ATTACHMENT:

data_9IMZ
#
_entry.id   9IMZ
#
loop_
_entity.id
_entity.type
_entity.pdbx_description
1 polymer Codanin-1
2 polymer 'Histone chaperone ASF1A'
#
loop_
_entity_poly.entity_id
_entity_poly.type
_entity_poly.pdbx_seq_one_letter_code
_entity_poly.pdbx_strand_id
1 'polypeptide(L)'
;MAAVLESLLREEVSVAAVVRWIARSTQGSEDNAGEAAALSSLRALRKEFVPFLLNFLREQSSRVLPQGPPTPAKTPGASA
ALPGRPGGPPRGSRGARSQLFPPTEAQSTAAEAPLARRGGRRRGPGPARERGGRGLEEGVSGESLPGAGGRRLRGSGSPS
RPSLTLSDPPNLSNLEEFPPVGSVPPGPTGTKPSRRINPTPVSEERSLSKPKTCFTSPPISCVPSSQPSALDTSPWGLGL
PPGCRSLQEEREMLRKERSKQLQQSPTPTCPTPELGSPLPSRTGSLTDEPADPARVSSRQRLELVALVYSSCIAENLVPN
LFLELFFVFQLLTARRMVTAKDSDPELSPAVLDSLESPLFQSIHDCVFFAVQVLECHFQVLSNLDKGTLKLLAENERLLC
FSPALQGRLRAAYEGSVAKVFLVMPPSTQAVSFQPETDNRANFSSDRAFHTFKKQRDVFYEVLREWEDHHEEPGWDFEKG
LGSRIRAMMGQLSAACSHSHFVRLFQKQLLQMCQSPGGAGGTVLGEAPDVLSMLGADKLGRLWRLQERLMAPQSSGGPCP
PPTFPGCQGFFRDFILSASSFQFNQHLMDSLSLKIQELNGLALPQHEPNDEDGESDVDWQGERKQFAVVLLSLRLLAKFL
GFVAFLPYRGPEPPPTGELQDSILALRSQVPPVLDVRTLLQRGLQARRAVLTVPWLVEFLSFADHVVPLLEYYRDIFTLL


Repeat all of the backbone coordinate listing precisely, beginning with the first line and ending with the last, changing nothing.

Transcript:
data_9IMZ
#
_entry.id   9IMZ
#
loop_
_entity.id
_entity.type
_entity.pdbx_description
1 polymer Codanin-1
2 polymer 'Histone chaperone ASF1A'
#
loop_
_entity_poly.entity_id
_entity_poly.type
_entity_poly.pdbx_seq_one_letter_code
_entity_poly.pdbx_strand_id
1 'polypeptide(L)'
;MAAVLESLLREEVSVAAVVRWIARSTQGSEDNAGEAAALSSLRALRKEFVPFLLNFLREQSSRVLPQGPPTPAKTPGASA
ALPGRPGGPPRGSRGARSQLFPPTEAQSTAAEAPLARRGGRRRGPGPARERGGRGLEEGVSGESLPGAGGRRLRGSGSPS
RPSLTLSDPPNLSNLEEFPPVGSVPPGPTGTKPSRRINPTPVSEERSLSKPKTCFTSPPISCVPSSQPSALDTSPWGLGL
PPGCRSLQEEREMLRKERSKQLQQSPTPTCPTPELGSPLPSRTGSLTDEPADPARVSSRQRLELVALVYSSCIAENLVPN
LFLELFFVFQLLTARRMVTAKDSDPELSPAVLDSLESPLFQSIHDCVFFAVQVLECHFQVLSNLDKGTLKLLAENERLLC
FSPALQGRLRAAYEGSVAKVFLVMPPSTQAVSFQPETDNRANFSSDRAFHTFKKQRDVFYEVLREWEDHHEEPGWDFEKG
LGSRIRAMMGQLSAACSHSHFVRLFQKQLLQMCQSPGGAGGTVLGEAPDVLSMLGADKLGRLWRLQERLMAPQSSGGPCP
PPTFPGCQGFFRDFILSASSFQFNQHLMDSLSLKIQELNGLALPQHEPNDEDGESDVDWQGERKQFAVVLLSLRLLAKFL
GFVAFLPYRGPEPPPTGELQDSILALRSQVPPVLDVRTLLQRGLQARRAVLTVPWLVEFLSFADHVVPLLEYYRDIFTLL